In my recent survey about application and what pastors talked about, I asked respondents to indicate whether or not they’d heard pastors address particular issues within the last 5 years. One issue concerned mental health.
This is such an important subject to address within our churches because as we preach and pastor we are so often ministering to people who are bruised and broken in different ways. As we come out of the pandemic, I believe that we are going to be made acutely aware of two things. First of all, there will be those who have suffered heavily because of the pandemic. Isolation and loneliness will have played a part in triggering severe depressive episodes, worries about returning to work, school, college, even the church building may be causing anxiety. This may well be complicated where experiences now trigger PTSD responses to past trauma. Sadly, the pandemic will have taken away support and escape routes from some who will then have found themselves in abusive situations with no way out and that abuse will have been emotional as well as physical.
We are also going to be caring for and speaking to people who have suppressed serious issues over the past 18 months. For some, this was a time to hide away and to try and ignore the pain and its causes. Now, they are being forced to face things they have managed to avoid.
I think that we face twin risks when talking about mental health. One the one hand we can be tempted to completely medicalise it. When we do that we assume that this subject belongs in the domain of doctors and therapists. We end up subcontracting a lot of pastoral care to them and leave those who are suffering to be treated with medication and secular counselling. Partly, this arises out of fear. We are afraid of straying into territory where we are ignorant and of saying something that comes across as condemnatory leading to further harm. Worse still, sometimes I think the fear is that engaging on tricky pastoral issues will come back to bite us that our words and actions will be judged and condemned.
The second risk is to completely deny the medical aspects of mental health care. I think this was the problem in the very early days of the Biblical Counselling movement and especially with Jay Adams. If there wasn’t an obvious organic cause, then the root cause was assumed to be spiritual and specifically sin on the part of the sufferer. Even when the sufferer had been sinned against, their mental issue was seen as a sinful response.
This approach ignored two things. First that when someone is sinned against then it is the sinful action of the abuser that inflicts pain. It is not sin on my part to experience and express pain if someone cuts me with a knife, so why would it be sinful to express pain when someone cuts me with their words?
It also ignores the complexity of the human body including the brain and the nervous system. Just because scientists and surgeons were not able to observe specific things back in the 1950s does not mean that there wasn’t something physically happening. Indeed, there have been significant developments in this area since Jay Adams was writing on Biblical Counselling.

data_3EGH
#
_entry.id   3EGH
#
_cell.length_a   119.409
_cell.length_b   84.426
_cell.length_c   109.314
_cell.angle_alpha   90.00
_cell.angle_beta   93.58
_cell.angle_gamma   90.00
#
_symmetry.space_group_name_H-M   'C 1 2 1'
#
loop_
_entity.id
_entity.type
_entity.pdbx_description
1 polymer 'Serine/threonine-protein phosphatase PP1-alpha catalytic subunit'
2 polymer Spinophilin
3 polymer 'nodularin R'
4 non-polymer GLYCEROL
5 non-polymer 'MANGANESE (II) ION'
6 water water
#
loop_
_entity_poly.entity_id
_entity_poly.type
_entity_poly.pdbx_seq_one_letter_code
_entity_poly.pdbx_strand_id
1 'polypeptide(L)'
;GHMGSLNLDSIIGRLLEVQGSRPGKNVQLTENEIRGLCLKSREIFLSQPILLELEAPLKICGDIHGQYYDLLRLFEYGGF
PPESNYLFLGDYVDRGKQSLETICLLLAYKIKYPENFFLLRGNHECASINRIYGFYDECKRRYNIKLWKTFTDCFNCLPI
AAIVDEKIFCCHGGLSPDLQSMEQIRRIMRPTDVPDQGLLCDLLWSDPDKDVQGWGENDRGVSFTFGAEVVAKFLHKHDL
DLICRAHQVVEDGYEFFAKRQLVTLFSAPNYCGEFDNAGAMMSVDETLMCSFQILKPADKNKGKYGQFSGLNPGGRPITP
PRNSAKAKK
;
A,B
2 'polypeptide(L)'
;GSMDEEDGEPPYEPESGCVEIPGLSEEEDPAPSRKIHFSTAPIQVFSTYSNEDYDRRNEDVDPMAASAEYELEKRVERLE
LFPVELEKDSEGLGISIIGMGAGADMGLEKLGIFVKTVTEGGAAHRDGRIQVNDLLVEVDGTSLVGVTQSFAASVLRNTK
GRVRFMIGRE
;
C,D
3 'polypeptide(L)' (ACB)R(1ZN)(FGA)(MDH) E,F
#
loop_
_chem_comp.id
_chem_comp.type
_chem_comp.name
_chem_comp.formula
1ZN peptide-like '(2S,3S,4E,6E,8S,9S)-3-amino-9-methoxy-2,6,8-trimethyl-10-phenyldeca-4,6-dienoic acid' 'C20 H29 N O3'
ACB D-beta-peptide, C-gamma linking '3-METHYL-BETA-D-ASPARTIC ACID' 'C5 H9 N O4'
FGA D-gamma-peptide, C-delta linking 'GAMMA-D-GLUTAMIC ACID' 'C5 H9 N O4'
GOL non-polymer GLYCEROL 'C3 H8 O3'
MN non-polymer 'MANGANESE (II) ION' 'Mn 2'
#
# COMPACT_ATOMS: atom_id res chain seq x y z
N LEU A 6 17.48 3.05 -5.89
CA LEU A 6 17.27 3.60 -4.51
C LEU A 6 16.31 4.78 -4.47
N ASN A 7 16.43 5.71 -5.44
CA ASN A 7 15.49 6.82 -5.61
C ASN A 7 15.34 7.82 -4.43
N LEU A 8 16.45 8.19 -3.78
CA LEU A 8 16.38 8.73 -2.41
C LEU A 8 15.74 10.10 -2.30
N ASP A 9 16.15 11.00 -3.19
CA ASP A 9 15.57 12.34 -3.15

In his classic book, Spiritual Depression, Doctor and pastor Martyn Lloyd Jones insisted that depression can have both spiritual and medical causes. It is crucial therefore to understand what types of causes we are dealing with. At the same time I would argue that things can be more complex still as spiritual and medical issues become mixed up together. Therefore a pastor’s responsibility is both to encourage people to seek medical help (a legitimate application of Scripture’s wisdom teaching) and to find solace in God’s Word.
If we are going to talk about this subject, it’s important that we seek to be well informed. Helpful reading might include
- The Pastor with a thorn in his side (editor Steve Kneale)
- Spiritual Depression (Martyn Lloyd Jones)
- When darkness seems my closest friend (Mark Meynall)
- Wrestling with my thoughts (Sharon Hastings)
- The body keeps the score (Bessel Van Der Kolk).
The Pastor with a Thorn in his side and When Darkness seems my closest friend remind us that church leaders are not immune from mental illness and this is so important as there still remain some stigmas especially for men about admitting to such struggles. One thing we can do as pastors is model what it means to live in this now and not yet world, not escaping suffering but learning how to be holy, faithful and fruitful through suffering.
Many people have found the Psalms helpful when facing the darkness of depression and at times some of them seem to accurately describe such struggles. There is a risk that we can end up second guessing and an providing amateur diagnosis several thousand years later for King David – or indeed Elijah in 2 Kings 19.
Personally, I would not rely on topical sermons about loneliness, depression and anxiety. Rather, we should be seeing how the weekly diet of expository teaching brings out application concerning God’s sovereignty over our lives, our security in Christ and the love, peace and joy that he offers offer timely hope for sufferers in their present circumstances.
Additionally, I also think that there is something to be considered in terms of the puritan idea of preaching to the affections. Does our preaching reach people’s emotions. What affect do my words and my tone have on those who are anxious, depressed, nervous? Does my preaching challenge the comfortable and comfort the hurting?
Why not have a look back over a few of your recent sermons and consider what the text had to say to those struggling with depression. Do you think that this came through in your application?
If you are feeling particularly brave you might also want to ask people who have faced depression what impact your preaching has had on them.